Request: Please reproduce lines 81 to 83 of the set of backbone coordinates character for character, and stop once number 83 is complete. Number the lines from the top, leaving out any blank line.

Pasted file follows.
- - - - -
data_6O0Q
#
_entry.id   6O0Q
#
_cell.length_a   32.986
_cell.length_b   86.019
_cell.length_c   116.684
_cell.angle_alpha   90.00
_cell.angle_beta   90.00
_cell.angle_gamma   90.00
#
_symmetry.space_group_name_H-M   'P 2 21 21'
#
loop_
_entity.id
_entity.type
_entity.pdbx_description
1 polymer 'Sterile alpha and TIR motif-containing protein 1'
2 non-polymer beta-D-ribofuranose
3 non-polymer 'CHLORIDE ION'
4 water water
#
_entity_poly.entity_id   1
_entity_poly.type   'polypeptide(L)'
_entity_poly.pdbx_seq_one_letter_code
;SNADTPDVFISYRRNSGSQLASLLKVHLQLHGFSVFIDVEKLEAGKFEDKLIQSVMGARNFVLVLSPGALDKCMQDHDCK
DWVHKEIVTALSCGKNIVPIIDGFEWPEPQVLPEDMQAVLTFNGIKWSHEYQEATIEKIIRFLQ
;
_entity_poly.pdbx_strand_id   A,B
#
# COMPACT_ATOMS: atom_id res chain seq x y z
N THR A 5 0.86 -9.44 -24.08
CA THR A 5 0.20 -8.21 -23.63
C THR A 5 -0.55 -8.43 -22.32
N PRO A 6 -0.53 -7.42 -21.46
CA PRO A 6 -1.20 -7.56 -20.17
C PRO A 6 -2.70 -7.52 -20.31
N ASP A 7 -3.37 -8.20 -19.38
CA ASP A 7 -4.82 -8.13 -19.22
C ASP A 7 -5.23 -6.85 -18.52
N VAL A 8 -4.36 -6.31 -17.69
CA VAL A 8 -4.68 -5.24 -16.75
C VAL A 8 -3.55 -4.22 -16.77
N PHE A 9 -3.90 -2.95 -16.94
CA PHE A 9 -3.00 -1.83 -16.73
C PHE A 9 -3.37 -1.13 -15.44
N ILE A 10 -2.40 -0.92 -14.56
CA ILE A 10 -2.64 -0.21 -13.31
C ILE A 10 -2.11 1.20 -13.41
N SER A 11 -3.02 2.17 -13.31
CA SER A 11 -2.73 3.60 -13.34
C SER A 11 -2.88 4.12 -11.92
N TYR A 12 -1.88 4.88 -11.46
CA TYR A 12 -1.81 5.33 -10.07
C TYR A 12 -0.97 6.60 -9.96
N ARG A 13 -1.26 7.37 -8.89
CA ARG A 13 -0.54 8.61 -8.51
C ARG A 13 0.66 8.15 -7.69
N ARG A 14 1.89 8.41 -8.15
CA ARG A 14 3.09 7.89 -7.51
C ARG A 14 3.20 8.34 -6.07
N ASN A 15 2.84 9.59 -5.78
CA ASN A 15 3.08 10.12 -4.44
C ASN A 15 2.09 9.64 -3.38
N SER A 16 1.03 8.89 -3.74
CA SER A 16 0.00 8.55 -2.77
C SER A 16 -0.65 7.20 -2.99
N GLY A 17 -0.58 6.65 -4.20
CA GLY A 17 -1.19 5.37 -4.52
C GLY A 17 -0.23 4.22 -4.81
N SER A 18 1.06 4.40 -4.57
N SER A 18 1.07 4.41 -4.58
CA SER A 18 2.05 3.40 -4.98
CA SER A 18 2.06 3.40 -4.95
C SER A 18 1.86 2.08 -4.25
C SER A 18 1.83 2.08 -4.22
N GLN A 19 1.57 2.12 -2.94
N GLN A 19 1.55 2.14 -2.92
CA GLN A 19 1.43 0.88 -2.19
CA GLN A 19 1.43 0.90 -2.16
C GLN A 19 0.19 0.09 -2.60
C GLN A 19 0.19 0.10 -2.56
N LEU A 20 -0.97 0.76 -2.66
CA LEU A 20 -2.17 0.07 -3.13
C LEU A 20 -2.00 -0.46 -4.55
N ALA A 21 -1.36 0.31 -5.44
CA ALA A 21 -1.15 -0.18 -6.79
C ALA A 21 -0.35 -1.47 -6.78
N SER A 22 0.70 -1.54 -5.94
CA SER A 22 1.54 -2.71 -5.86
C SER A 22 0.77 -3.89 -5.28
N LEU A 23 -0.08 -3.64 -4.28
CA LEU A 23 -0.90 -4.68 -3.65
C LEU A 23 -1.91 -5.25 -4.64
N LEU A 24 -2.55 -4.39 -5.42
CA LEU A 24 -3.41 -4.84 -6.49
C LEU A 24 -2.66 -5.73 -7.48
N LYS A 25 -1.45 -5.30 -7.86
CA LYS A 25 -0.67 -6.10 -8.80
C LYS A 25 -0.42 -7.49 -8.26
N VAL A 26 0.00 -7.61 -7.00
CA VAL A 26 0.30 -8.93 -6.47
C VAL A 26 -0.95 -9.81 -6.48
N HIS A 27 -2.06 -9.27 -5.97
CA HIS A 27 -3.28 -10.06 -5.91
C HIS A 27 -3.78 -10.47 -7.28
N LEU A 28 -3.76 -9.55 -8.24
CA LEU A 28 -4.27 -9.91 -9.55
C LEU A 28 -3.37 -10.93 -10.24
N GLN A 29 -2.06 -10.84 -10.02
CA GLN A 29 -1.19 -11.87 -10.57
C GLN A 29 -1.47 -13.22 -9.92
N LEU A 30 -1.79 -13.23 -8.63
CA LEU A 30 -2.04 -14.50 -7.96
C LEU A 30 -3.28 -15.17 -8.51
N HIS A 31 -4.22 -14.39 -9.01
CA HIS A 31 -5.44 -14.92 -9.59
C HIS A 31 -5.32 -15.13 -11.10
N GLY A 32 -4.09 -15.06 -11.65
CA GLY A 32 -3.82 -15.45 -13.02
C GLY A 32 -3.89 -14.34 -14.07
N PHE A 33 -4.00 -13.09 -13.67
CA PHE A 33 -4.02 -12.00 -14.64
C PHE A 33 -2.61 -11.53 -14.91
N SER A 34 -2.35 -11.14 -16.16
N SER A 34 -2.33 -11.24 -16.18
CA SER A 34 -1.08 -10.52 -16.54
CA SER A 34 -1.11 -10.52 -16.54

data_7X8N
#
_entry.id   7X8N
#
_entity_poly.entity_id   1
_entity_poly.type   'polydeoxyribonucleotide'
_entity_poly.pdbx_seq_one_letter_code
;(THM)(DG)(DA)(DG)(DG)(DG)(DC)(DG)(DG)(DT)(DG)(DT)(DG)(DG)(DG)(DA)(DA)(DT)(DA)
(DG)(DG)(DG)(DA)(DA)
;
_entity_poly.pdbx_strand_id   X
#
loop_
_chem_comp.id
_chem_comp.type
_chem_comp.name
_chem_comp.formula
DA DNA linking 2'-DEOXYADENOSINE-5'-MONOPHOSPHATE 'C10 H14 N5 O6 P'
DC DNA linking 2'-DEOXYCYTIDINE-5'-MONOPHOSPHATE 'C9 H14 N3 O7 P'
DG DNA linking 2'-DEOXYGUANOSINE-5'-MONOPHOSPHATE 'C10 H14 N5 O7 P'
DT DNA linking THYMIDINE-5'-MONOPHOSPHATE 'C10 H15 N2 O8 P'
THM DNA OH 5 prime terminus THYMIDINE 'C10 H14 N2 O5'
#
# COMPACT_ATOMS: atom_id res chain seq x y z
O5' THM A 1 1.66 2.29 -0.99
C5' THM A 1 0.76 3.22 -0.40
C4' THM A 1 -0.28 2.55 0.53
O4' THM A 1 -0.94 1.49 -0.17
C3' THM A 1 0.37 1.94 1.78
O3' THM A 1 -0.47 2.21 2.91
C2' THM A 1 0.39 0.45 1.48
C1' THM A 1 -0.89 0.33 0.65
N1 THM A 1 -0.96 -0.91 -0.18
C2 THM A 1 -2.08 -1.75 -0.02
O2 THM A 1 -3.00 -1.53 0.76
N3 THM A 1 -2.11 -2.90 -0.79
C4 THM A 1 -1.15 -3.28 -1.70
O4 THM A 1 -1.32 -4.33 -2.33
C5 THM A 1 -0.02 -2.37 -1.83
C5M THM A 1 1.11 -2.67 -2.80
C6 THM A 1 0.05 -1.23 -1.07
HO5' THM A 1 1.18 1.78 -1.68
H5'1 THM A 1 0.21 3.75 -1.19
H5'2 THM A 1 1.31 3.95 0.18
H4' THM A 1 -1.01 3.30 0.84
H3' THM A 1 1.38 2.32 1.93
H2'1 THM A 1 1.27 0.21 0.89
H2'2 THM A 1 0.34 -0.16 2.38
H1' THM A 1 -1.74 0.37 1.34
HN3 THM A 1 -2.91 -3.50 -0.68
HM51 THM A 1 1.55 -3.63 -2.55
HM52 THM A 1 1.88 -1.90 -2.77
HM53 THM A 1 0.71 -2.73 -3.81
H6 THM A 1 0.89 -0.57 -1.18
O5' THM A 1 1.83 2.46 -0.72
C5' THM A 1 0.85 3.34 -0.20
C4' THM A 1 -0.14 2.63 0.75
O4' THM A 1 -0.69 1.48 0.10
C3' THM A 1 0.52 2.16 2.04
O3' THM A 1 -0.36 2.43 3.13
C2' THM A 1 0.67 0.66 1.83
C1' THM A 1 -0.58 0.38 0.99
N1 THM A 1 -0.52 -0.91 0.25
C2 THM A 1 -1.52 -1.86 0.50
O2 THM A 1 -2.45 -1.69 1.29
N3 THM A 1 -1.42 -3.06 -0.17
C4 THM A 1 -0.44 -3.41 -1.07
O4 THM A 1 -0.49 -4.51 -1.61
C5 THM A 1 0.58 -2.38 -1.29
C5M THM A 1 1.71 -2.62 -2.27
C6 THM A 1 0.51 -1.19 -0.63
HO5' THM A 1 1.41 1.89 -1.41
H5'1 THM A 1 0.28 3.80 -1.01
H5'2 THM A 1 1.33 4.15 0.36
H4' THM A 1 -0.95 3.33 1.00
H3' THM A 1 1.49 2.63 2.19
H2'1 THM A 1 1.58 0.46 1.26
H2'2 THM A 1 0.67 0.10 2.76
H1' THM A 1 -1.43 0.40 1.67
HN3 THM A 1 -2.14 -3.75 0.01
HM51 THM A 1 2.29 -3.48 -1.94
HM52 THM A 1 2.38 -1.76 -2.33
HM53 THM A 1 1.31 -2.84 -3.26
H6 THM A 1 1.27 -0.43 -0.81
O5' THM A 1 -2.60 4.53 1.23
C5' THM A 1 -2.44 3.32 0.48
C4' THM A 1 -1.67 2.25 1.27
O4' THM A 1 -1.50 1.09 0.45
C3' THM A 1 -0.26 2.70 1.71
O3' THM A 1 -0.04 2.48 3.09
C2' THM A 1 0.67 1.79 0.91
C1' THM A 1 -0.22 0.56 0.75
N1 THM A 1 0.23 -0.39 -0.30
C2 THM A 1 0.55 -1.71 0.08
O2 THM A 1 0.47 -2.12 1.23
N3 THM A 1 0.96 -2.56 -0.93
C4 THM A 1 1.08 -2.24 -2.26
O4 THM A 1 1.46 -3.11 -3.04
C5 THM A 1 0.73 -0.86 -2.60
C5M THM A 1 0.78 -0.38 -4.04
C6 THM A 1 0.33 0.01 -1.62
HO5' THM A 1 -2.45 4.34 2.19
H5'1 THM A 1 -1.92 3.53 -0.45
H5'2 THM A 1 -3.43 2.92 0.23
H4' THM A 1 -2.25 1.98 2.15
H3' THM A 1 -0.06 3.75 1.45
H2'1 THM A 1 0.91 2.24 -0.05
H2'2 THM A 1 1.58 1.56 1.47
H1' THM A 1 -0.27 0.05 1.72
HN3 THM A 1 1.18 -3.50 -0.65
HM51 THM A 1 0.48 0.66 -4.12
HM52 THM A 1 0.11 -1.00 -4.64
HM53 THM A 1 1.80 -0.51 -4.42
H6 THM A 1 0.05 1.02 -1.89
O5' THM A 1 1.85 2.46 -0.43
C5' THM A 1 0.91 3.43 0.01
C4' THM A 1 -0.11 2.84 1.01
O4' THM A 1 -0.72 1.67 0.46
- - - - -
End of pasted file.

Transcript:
C GLN A 19 0.19 0.09 -2.60
C GLN A 19 0.19 0.10 -2.56
N LEU A 20 -0.97 0.76 -2.66